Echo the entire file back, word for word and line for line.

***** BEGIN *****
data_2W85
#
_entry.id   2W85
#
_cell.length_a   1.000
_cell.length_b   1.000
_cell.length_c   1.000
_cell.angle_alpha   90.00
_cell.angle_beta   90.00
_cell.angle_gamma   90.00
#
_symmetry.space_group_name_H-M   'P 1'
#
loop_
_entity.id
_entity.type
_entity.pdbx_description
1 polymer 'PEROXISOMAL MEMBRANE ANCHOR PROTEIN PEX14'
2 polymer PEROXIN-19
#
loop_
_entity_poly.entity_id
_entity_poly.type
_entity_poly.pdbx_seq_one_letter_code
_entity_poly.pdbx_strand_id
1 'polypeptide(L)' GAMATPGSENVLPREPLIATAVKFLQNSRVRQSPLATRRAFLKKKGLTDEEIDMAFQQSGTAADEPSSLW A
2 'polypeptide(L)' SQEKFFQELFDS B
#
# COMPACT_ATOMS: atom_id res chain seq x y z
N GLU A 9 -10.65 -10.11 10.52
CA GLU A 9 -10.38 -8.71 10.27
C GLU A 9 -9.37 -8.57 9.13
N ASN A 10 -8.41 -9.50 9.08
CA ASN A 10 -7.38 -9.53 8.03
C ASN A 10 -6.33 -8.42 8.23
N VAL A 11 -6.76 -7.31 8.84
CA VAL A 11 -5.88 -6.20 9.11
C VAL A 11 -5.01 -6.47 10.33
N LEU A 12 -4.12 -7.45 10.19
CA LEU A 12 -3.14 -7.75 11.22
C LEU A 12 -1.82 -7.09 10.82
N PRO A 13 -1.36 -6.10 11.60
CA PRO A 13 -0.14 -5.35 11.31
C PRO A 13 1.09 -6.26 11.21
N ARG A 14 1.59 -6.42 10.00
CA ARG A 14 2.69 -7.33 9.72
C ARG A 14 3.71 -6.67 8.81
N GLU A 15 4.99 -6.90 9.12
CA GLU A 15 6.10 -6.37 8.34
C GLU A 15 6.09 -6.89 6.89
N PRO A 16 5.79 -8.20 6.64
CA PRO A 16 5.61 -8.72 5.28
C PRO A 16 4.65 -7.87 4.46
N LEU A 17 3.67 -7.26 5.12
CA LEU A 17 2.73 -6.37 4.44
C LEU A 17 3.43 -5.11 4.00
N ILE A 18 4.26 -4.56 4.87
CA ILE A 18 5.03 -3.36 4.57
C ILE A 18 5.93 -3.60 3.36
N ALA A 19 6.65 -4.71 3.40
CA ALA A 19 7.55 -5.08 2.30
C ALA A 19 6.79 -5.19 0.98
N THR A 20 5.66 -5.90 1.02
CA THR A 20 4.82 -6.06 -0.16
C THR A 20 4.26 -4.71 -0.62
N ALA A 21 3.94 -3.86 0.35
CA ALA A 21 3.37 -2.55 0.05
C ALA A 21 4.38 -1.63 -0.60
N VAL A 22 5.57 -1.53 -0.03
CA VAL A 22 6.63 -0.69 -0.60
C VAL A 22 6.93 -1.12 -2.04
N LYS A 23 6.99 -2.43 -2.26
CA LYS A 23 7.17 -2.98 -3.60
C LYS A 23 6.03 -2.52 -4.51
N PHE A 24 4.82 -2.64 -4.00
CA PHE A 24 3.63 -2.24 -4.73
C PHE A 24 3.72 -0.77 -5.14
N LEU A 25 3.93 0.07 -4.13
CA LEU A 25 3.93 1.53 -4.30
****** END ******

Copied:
data_2W85
#
_entry.id   2W85
#
_cell.length_a   1.000
_cell.length_b   1.000
_cell.length_c   1.000
_cell.angle_alpha   90.00
_cell.angle_beta   90.00
_cell.angle_gamma   90.00
#
_symmetry.space_group_name_H-M   'P 1'
#
loop_
_entity.id
_entity.type
_entity.pdbx_description
1 polymer 'PEROXISOMAL MEMBRANE ANCHOR PROTEIN PEX14'
2 polymer PEROXIN-19
#
loop_
_entity_poly.entity_id
_entity_poly.type
_entity_poly.pdbx_seq_one_letter_code
_entity_poly.pdbx_strand_id
1 'polypeptide(L)' GAMATPGSENVLPREPLIATAVKFLQNSRVRQSPLATRRAFLKKKGLTDEEIDMAFQQSGTAADEPSSLW A
2 'polypeptide(L)' SQEKFFQELFDS B
#
# COMPACT_ATOMS: atom_id res chain seq x y z
N GLU A 9 -10.65 -10.11 10.52
CA GLU A 9 -10.38 -8.71 10.27
C GLU A 9 -9.37 -8.57 9.13
N ASN A 10 -8.41 -9.50 9.08
CA ASN A 10 -7.38 -9.53 8.03
C ASN A 10 -6.33 -8.42 8.23
N VAL A 11 -6.76 -7.31 8.84
CA VAL A 11 -5.88 -6.20 9.11
C VAL A 11 -5.01 -6.47 10.33
N LEU A 12 -4.12 -7.45 10.19
CA LEU A 12 -3.14 -7.75 11.22
C LEU A 12 -1.82 -7.09 10.82
N PRO A 13 -1.36 -6.10 11.60
CA PRO A 13 -0.14 -5.35 11.31
C PRO A 13 1.09 -6.26 11.21
N ARG A 14 1.59 -6.42 10.00
CA ARG A 14 2.69 -7.33 9.72
C ARG A 14 3.71 -6.67 8.81
N GLU A 15 4.99 -6.90 9.12
CA GLU A 15 6.10 -6.37 8.34
C GLU A 15 6.09 -6.89 6.89
N PRO A 16 5.79 -8.20 6.64
CA PRO A 16 5.61 -8.72 5.28
C PRO A 16 4.65 -7.87 4.46
N LEU A 17 3.67 -7.26 5.12
CA LEU A 17 2.73 -6.37 4.44
C LEU A 17 3.43 -5.11 4.00
N ILE A 18 4.26 -4.56 4.87
CA ILE A 18 5.03 -3.36 4.57
C ILE A 18 5.93 -3.60 3.36
N ALA A 19 6.65 -4.71 3.40
CA ALA A 19 7.55 -5.08 2.30
C ALA A 19 6.79 -5.19 0.98
N THR A 20 5.66 -5.90 1.02
CA THR A 20 4.82 -6.06 -0.16
C THR A 20 4.26 -4.71 -0.62
N ALA A 21 3.94 -3.86 0.35
CA ALA A 21 3.37 -2.55 0.05
C ALA A 21 4.38 -1.63 -0.60
N VAL A 22 5.57 -1.53 -0.03
CA VAL A 22 6.63 -0.69 -0.60
C VAL A 22 6.93 -1.12 -2.04
N LYS A 23 6.99 -2.43 -2.26
CA LYS A 23 7.17 -2.98 -3.60
C LYS A 23 6.03 -2.52 -4.51
N PHE A 24 4.82 -2.64 -4.00
CA PHE A 24 3.63 -2.24 -4.73
C PHE A 24 3.72 -0.77 -5.14
N LEU A 25 3.93 0.07 -4.13
CA LEU A 25 3.93 1.53 -4.30